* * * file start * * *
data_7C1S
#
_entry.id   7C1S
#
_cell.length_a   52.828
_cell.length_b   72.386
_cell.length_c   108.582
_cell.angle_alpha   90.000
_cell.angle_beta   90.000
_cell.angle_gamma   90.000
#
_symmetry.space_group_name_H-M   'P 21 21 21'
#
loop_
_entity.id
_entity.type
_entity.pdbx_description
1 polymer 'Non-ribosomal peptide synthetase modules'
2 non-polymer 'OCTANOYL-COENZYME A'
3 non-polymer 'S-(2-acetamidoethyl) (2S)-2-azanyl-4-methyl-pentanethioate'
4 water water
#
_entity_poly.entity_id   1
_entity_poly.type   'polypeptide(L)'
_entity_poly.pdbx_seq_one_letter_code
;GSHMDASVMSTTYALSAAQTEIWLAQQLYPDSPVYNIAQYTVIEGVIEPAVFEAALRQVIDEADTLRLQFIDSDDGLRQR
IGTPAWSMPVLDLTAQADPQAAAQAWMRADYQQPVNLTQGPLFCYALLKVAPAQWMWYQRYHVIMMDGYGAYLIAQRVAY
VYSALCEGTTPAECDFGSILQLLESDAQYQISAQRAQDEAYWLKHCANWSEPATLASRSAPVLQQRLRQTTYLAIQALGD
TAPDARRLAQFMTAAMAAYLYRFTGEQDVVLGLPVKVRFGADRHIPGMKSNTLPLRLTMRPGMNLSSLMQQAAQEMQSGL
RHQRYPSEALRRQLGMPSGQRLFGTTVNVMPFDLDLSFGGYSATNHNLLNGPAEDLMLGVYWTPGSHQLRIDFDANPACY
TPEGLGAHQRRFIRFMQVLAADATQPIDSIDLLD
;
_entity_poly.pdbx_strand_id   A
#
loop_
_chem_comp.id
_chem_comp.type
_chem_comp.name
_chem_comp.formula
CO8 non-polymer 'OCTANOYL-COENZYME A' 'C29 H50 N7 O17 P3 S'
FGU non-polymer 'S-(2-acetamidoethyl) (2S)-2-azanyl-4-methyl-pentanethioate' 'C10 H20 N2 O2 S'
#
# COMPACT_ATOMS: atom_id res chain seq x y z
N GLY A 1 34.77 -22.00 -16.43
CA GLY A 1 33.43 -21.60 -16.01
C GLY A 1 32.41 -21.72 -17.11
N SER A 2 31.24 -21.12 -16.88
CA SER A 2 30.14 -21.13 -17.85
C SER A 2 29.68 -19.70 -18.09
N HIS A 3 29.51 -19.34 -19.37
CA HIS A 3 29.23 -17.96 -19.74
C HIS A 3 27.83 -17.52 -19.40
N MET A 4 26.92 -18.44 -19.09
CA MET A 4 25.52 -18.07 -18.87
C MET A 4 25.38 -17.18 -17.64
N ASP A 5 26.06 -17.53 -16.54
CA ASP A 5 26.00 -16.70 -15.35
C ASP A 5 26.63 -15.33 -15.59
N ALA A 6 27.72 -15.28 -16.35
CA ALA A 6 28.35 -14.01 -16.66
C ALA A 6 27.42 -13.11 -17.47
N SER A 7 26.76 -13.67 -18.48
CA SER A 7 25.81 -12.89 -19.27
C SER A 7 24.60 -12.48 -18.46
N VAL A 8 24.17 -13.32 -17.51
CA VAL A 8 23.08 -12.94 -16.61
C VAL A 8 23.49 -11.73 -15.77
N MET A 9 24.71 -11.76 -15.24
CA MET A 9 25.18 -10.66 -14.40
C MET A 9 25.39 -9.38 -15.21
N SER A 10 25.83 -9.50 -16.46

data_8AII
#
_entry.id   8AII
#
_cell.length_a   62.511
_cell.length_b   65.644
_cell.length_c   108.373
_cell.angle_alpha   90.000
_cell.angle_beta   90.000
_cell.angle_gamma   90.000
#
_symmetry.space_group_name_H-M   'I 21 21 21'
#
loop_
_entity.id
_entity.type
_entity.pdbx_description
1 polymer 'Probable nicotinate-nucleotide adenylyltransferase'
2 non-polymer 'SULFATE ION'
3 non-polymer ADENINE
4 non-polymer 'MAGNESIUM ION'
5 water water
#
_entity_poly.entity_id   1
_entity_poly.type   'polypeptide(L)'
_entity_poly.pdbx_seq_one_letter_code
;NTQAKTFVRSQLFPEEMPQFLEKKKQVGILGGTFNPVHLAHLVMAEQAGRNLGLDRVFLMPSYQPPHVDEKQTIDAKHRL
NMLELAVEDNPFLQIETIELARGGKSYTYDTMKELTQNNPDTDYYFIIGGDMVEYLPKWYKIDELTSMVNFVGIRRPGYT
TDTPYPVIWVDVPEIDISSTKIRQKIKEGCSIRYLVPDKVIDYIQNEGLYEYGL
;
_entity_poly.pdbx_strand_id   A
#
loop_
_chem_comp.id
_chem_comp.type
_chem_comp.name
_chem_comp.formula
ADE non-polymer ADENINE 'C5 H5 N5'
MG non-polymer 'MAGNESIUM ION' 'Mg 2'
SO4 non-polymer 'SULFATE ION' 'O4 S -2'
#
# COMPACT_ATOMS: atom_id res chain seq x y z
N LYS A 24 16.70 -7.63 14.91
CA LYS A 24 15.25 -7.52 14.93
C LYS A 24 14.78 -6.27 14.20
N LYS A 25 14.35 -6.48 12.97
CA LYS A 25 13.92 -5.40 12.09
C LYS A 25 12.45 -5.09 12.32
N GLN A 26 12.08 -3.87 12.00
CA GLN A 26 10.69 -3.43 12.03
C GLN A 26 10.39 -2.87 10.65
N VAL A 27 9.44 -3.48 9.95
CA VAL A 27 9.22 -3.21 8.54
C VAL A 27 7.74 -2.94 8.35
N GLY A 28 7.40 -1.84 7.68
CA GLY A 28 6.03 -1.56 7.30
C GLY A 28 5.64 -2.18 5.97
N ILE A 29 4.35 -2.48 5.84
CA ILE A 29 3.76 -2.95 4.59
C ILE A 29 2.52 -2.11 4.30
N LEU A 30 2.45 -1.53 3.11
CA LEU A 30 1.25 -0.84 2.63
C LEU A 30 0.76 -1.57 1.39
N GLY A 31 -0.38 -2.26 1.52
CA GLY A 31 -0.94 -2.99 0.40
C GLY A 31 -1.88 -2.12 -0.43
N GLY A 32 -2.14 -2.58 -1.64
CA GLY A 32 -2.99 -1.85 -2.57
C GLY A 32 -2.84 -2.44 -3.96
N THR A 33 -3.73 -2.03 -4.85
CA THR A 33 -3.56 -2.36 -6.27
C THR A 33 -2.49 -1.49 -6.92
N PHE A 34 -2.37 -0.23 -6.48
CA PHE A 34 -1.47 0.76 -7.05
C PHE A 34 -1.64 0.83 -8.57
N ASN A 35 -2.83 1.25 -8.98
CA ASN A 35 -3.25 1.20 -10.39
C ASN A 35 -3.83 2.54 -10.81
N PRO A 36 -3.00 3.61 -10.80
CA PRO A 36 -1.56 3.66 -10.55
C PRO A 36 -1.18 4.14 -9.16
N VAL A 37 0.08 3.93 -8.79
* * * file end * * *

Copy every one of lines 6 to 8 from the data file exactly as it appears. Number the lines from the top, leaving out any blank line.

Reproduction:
_cell.length_b   72.386
_cell.length_c   108.582
_cell.angle_alpha   90.000